Trabeculectomy significantly decreased the level of some proinflammatory lipid mediators at 3 years postoperatively, while increasing the level in those who needed postoperative bleb needling at 1 year, according to a study published in The Ocular Surface. This is possibly due to an inflammatory process associated with fibrosis, the investigators reported.1

The researchers conducted the longitudinal interventional cohort study at the Singapore National Eye Center following prior research that revealed the relevance of tear lipid mediators (also called oxylipins) in ocular surface disease.1,2 These mediators are involved in both acute inflammation and inflammation resolution.1

Because of the potential link between trabeculectomy and ocular surface disease, the study authors sought to examine tear lipid mediator changes, post-trabeculectomy, in this new study. They prospectively evaluated 33 patients undergoing trabeculectomy, collecting tear fluid using Schirmer’s strips, both preoperatively and postoperatively. They analyzed lipid mediators with liquid chromatography mass spectrometry.1


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Patient follow-up was devised at 4 time points: baseline, 6 months, 1 year, and 3 years. Not all 33 patients made it to the study’s end point, however: At 3 years, 11 patients had completed follow up; at 1 year, 22 patients had; and at 6 months, 27.1

Results showed that normalized concentrations of 40 lipid mediators were between 0.1 and 8.0 ng/mL. Docosahexaenoic acid (DHA), Arachidonic acid (AA), and eicosapentaenoic acid (EPA) ranged up to a few hundred ng/mL. Concentrations of lipid mediators, except DHA, EPA, and thromboxane (TXB1), were decreased after surgery. At 3 years follow-up, lipids 8-HETE, 15-HETE, 15-oxoETE, 11-HDoHE, 17-HDoHE, and 20-OH-LTB4 were significantly reduced.1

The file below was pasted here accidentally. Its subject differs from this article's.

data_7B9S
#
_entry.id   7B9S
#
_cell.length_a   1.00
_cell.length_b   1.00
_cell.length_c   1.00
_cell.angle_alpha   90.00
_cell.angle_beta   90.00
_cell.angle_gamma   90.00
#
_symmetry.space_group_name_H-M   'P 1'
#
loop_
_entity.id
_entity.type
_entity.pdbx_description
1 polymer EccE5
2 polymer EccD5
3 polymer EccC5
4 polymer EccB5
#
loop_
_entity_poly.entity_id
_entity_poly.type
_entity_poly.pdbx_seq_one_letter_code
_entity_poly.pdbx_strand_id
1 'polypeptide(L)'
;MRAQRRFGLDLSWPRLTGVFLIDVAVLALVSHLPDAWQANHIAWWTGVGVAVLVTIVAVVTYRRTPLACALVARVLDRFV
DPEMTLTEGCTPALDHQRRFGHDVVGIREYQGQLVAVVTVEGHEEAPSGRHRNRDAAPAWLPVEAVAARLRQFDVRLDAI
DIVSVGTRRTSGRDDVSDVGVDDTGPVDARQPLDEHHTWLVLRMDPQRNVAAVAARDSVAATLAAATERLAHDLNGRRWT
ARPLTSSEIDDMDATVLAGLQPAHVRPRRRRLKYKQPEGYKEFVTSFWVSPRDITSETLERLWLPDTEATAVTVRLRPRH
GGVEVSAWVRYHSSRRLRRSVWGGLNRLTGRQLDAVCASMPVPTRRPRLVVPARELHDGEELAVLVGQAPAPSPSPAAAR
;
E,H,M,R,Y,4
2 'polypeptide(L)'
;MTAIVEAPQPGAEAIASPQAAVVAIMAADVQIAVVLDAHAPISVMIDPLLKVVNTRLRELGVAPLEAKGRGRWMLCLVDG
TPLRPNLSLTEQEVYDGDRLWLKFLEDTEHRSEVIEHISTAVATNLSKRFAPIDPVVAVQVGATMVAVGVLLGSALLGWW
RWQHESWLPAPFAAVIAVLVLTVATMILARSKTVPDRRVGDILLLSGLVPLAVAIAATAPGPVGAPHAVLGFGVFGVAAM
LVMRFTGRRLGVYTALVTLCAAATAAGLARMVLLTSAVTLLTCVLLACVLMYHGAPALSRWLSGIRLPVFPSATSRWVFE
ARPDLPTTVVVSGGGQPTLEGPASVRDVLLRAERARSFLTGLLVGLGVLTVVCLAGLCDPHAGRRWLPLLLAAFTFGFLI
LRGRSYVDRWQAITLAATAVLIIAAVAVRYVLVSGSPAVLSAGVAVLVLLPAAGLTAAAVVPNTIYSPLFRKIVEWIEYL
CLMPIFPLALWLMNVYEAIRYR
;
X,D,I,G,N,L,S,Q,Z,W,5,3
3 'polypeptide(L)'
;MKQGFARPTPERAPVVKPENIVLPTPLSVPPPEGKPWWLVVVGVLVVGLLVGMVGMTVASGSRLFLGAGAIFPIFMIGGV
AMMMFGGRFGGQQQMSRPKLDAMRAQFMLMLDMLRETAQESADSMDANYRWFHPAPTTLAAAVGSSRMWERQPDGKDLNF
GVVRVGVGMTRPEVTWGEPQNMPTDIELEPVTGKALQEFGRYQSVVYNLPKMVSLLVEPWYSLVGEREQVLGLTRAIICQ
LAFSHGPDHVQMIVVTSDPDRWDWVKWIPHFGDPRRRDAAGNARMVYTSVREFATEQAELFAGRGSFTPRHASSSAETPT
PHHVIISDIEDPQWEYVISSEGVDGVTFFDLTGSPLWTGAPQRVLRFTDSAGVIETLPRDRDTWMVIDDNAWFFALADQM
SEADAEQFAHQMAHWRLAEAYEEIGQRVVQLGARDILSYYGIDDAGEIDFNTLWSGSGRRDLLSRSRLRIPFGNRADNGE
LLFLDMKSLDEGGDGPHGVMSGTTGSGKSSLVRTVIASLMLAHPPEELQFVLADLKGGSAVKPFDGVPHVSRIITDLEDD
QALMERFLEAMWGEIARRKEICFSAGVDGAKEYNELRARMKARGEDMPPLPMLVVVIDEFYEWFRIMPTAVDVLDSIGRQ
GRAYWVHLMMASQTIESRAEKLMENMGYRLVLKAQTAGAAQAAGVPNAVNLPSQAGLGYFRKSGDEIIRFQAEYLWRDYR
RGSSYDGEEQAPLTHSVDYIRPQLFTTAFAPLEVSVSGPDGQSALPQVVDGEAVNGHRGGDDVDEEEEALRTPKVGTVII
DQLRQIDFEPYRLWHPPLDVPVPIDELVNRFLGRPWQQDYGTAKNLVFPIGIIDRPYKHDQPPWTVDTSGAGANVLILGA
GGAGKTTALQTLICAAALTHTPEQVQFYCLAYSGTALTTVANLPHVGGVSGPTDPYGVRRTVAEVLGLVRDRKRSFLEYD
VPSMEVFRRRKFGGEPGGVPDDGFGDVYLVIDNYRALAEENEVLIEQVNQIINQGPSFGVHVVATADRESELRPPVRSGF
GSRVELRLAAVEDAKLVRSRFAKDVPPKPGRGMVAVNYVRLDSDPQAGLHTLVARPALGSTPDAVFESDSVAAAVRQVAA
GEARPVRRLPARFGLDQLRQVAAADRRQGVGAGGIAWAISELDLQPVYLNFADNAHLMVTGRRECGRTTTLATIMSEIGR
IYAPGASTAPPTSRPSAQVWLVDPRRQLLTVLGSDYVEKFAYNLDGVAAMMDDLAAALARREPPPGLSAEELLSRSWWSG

Increases did occur, however. From baseline to 6 months, researchers found that an increase in the level of lipid mediator 2,3-dinor-8-isoPGF2α was associated with inferior corneal staining.1

“The association of the inflammatory lipid mediators and corneal staining may reflect inflammatory ocular surface epithelial damage, since F2-isoprostanes (iPF2α), non-enzymatic products of arachidonic acid peroxidation, are inducers of oxidative stress,” according to the study.1

A significant increase was also seen in 6 lipid mediators at 1 year in the 14 patients who required postoperative bleb needling compared with those who did not. In those cases, patients might have had a chronic underlying inflammatory process connected to fibrosis.1

The study suggests that patients with a higher level of 2,3-dinor-8-isoPGF2α before surgery might require targeted postoperative corneal epithelial status management. Additionally, those who required needling to maintain surgical success might need more bleb monitoring at 3 months postoperative “in view of the suspected ongoing fibrotic process.”1

The study did have limitations: Authors didn’t perform standard force expression to evaluate meibomian glands status, and some patients were lost to follow-up.1

References

1. Ambaw YA, Wong T, Chong R, et al. Change of tear lipid mediators in a post-trabeculectomy cohort. The Cornea Surface. 2020:18(4):565-574. doi: 10.1016/j.jtos.2020.06.004.

2. Ambaw YA, Chao C, Ji S, et al. Tear eicosanoids in healthy people and ocular surface disease. Scientific Reports. 2018:8:11296. doi: 10.1038/s41598-018-29568-3.